Prism: Light the Way Review

I already covered the basics of the Prism gameplay in my preview, so I’ll just give a quick recap for those who don’t already know about the game.

Basically, the point is to light up adorable little critters named Glowbos using the light emitted from Bulboids (think light bulbs) in a cave-like environment. Sounds simple, right? To light up the Glowbos, you need to redirect the light from the Bulboids using a variety of pieces and mirrors; pieces do things such as change light colors, split beams into two, and split beams into four distinct colors. Once again, it sounds simple, but it really isn’t.

What starts out as a simple game any child could beat (especially with the easily accessible hints) turns into a game for the most spatial of thinkers. In the beginning two or three quick moves of objects with the stylus will get the light to the starving little creatures, but later on you’re forced to move around at least a dozen objects to get light to just as many Glowbos.

In the basic game mode, you’ll attempt to make your way through over 100 mission. I say attempt, because a lot of people will just tire of the game before long. It really is a game you have to truly enjoy to play an extended amount of time. The concept may ramp up in difficulty later on, but it’s still essentially the same, and once you’ve begun hitting the harder puzzles, the constant stoppage and thinking involved will (sadly) put off a lot of people.


Prism: Light the Way


If you manage to clear the main mode (which involves some sort of story – I really don’t know what it is, other than something ate light) there’s a plethora of other fun modes to play. From modes which involve getting light to the Glowbos before they die to the aptly named Infinite mode, there’s something to keep you busy far past the final cave’s clearing.

What may be my favorite mode, though, is the co-op play. Competitive play is a little boring (and really no different than playing alone – you can just taunt a friend for winning) but co-op is where it’s at. In this mode, you and a friend each control a portion of the screen, and have to work together to get the light to the Glowbos. Depending on how intelligent your friend is, this could be a huge pain in the ass. I will tell you one thing, though: it certainly shows you which friends you have an unspoken understanding with.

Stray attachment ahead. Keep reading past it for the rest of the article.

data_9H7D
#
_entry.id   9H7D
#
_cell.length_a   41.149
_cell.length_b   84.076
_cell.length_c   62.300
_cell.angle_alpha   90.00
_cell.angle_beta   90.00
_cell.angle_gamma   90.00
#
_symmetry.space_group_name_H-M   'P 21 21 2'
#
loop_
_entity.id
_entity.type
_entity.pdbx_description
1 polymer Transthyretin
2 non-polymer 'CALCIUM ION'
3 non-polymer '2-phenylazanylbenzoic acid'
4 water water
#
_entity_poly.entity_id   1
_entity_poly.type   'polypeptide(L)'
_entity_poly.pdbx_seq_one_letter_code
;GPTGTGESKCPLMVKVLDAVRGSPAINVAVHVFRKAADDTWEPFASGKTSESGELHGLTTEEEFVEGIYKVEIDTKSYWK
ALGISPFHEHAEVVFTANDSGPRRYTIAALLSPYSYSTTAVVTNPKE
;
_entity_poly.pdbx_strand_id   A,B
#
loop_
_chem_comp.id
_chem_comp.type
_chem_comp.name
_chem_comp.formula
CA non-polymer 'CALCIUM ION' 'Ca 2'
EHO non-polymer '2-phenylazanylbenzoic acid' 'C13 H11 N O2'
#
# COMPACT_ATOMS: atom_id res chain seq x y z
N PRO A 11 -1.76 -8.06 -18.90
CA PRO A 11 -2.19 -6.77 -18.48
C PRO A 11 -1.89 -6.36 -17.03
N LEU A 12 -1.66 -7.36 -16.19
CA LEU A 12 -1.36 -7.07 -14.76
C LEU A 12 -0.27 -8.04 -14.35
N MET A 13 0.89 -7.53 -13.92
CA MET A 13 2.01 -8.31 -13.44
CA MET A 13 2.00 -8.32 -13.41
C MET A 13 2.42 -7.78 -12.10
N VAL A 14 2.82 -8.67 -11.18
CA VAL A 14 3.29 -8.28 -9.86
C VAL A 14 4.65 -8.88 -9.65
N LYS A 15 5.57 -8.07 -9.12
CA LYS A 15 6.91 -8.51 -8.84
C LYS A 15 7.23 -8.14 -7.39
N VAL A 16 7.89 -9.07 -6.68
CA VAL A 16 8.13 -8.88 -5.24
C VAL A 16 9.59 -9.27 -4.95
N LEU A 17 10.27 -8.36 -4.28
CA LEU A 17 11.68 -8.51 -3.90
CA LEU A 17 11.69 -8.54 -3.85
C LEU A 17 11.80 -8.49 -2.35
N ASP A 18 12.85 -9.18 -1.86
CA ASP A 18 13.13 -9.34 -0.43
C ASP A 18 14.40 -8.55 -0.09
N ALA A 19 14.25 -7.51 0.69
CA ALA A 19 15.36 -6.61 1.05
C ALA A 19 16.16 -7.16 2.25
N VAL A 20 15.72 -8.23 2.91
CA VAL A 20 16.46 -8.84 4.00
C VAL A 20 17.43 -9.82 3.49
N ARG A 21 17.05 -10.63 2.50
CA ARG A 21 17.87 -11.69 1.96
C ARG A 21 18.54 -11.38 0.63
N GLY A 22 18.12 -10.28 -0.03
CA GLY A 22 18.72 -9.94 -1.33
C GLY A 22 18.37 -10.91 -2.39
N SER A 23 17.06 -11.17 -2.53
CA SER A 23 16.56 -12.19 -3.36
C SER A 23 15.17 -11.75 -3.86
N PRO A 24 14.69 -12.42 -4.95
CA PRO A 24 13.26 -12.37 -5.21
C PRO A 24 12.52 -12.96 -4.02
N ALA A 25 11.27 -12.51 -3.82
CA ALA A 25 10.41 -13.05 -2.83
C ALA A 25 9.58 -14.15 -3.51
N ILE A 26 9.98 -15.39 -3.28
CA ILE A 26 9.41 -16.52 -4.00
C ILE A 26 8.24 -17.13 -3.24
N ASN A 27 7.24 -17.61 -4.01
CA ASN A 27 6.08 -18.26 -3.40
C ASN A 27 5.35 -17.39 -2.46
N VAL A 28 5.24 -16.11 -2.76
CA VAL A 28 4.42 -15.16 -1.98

Like many DS puzzle games, Prism’s visuals are nothing to be astounded over. You have some nice looking little Glowbos guys, some colored lines, some varying board layouts, and a few generic-looking items, and that’s it. Having originated in mobile gaming, the graphics may even be a little less than what many expect to see in a DS game. Somehow it works, though, and the simplicity of it all just adds to it.

Prism is a refreshing puzzle game on the DS, and a nice break from the various block-based puzzlers we’ve been playing the last few years. Sadly, there’s just something about it that doesn’t make most people want to keep going. I’ve had several friends try this game, and for the most part they agreed it was fun, but didn’t really want to play it more than a few minutes. If this was a little cheaper, it would be an easy buy, puzzle fan or not. At the price it’s at, though, only hardcore puzzlers or those looking for youth-friendly games for the holiday need apply. Prism may not be a game that blew me away, but it certainly is fun before you tire of it, and it’s a good title for the younger DS gamers.


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Author: Brendon Lindsey View all posts by

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